Photograph by SETH CASTEEL
Photograph by SETH CASTEEL

What if Everything You Think About Cats Is Wrong?

A study of feline behavior shows that cats can be taught—despite their reputation for being untrainable and aloof.

This story appears in the October 2017 issue of National Geographic magazine.

For those who’ve long wondered if their cats regard them merely as kibble dispensers, a report in the journal Behavioural Processes should be reassuring. In a study that exposed adult cats to four categories of stimuli—food, toy, scent, and human social interaction—the majority of cats preferred human interaction over all other options, even food.

This type of research “was done on dogs in the ’90s” but not on cats until now, says Oregon State University’s Kristyn Vitale Shreve, a co-author of the study. “We’re trying to catch up.” Cats are stereotyped in the U.S. as untrainable and unsocial, she says, but they can be taught using the same general principles as dogs—so long as the incentives are right. Vitale’s next study will research how to use cats’ preferences to train them.

What else don’t we know about cats? For instance, is the kitten in this photograph scared or playful? (Answer: It’s leaping at a toy dangling in front of the camera.) Cat emotions are notoriously hard to decipher: A new study in Italy by veterinary scientists found that most owners don’t recognize the range of signals cats use to show stress. “Dog owners know more about dog behavior,” says author Chiara Mariti. In contrast, cat owners often interpret their pets’ behavior as normal to the species, rather than a signal about how they’re doing.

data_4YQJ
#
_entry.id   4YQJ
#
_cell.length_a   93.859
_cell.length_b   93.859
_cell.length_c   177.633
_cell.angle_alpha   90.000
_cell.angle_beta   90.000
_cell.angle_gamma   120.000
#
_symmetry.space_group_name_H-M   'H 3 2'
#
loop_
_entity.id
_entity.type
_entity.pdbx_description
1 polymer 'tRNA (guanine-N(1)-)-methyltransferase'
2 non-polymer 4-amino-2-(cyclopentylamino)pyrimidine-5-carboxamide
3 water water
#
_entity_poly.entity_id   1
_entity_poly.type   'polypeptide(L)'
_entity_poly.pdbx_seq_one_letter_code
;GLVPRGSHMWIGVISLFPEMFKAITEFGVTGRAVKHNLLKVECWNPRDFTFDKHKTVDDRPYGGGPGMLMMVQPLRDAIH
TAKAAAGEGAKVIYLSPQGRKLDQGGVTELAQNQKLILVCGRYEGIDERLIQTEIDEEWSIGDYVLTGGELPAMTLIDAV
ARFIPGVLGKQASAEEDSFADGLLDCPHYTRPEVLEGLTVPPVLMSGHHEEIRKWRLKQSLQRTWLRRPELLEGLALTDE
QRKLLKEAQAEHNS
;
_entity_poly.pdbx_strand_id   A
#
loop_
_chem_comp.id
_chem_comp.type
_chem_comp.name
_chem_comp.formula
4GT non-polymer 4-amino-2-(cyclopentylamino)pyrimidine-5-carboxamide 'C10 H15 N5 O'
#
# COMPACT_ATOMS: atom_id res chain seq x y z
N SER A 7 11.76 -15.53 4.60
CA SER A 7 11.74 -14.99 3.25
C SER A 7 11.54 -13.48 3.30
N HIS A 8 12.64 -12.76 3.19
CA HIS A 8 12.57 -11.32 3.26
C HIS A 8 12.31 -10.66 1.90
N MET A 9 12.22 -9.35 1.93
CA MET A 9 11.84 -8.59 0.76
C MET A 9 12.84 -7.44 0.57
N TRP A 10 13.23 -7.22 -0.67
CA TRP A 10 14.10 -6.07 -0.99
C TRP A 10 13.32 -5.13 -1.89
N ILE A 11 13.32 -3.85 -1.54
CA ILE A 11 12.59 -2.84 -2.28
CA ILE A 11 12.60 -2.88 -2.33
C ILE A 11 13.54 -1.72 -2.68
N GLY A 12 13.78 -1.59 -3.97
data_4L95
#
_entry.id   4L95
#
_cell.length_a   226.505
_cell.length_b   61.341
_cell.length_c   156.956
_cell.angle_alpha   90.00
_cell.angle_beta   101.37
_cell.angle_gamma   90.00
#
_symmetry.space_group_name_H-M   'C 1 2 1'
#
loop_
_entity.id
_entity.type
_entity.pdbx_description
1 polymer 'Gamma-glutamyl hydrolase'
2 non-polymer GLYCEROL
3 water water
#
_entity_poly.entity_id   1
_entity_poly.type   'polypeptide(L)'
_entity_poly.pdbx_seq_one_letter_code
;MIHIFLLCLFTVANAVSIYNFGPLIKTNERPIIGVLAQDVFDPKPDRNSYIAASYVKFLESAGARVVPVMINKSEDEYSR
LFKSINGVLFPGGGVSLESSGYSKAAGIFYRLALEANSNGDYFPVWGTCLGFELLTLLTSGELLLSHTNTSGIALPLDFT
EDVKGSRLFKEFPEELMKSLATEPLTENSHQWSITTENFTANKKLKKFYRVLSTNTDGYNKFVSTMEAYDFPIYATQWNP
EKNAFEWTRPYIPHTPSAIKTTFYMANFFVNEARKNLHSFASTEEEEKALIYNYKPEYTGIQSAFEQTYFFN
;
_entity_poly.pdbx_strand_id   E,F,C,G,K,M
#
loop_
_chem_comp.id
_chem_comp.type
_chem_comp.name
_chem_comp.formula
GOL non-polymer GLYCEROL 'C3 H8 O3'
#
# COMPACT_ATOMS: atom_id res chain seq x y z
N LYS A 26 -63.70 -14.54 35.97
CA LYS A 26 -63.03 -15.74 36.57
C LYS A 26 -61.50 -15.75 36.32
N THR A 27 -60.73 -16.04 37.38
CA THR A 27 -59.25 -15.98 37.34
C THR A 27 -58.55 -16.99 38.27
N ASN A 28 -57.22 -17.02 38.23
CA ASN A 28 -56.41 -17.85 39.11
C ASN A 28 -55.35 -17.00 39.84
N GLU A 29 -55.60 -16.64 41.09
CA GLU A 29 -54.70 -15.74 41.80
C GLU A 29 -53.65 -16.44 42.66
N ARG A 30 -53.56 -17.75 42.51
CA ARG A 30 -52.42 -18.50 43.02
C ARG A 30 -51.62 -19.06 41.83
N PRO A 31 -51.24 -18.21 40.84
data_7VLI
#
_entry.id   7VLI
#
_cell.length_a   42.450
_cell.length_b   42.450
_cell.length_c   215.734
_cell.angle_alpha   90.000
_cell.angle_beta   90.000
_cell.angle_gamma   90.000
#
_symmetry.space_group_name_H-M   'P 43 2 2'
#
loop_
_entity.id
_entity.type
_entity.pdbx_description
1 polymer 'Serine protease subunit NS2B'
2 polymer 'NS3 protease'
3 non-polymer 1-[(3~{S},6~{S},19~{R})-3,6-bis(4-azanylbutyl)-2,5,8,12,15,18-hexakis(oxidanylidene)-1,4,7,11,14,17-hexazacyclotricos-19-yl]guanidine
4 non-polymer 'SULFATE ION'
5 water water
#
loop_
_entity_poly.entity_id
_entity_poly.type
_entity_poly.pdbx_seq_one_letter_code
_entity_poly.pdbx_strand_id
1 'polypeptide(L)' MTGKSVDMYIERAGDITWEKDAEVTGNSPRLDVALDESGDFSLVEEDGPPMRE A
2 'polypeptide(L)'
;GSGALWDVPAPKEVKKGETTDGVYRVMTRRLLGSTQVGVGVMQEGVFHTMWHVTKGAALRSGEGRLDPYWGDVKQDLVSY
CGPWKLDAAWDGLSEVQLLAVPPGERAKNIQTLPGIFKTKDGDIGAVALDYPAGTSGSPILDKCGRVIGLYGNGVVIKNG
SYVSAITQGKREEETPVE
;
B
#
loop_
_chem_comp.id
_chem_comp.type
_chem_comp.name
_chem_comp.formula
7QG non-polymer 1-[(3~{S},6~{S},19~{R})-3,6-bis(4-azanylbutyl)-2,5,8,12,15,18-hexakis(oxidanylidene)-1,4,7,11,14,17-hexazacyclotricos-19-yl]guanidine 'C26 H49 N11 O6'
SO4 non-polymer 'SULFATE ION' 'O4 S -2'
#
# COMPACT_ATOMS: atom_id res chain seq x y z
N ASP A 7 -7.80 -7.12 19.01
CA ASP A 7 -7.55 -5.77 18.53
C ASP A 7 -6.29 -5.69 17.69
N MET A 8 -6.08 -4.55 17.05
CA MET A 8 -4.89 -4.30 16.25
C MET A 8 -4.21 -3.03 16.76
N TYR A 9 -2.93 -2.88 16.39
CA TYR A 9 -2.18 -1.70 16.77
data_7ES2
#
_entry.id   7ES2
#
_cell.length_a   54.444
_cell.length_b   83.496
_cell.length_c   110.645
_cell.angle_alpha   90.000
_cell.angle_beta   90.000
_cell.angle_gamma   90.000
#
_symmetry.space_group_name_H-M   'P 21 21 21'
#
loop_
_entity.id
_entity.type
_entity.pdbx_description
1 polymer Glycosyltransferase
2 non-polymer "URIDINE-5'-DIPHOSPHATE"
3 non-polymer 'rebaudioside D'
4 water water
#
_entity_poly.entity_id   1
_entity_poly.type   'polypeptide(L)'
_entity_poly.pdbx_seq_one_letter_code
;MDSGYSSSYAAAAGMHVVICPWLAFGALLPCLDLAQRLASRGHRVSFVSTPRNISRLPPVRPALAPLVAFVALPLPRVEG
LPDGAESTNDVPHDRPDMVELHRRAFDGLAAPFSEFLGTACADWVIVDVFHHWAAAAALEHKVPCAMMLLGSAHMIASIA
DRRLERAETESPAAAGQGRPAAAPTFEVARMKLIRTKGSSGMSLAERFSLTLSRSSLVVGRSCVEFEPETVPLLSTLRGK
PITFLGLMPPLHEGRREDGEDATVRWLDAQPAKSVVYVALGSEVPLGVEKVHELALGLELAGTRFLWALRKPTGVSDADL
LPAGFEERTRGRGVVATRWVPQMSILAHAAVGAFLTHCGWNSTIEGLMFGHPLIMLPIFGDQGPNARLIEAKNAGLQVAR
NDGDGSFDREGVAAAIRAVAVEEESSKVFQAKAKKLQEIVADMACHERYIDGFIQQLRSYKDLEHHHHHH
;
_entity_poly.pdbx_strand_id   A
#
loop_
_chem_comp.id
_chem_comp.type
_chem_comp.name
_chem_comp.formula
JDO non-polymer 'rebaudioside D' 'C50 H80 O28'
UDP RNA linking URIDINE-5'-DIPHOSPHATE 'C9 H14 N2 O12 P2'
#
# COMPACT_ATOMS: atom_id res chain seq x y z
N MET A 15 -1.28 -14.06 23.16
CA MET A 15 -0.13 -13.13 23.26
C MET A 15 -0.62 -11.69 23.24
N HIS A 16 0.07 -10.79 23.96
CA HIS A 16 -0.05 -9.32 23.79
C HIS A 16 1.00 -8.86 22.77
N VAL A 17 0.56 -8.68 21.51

Scientists are working hard to solve such feline mysteries. Last year a Swedish university launched a five-year study into human-cat communication. The goal: to see if cats react to different ways humans speak to them, and to translate meows into emotions and desires.

The Science of Cats

Independent Streak When dogs and cats were tasked with solving a puzzle, a study in the Journal of Comparative Psychology found, dogs looked to humans for help with an impossible task while cats kept trying on their own.

Cat Transit By analyzing mitochondrial DNA in the remains of some 200 ancient cats, researchers in France found that felines spread across the world first with farmers from the Fertile Crescent and then with sailors trading around the globe.

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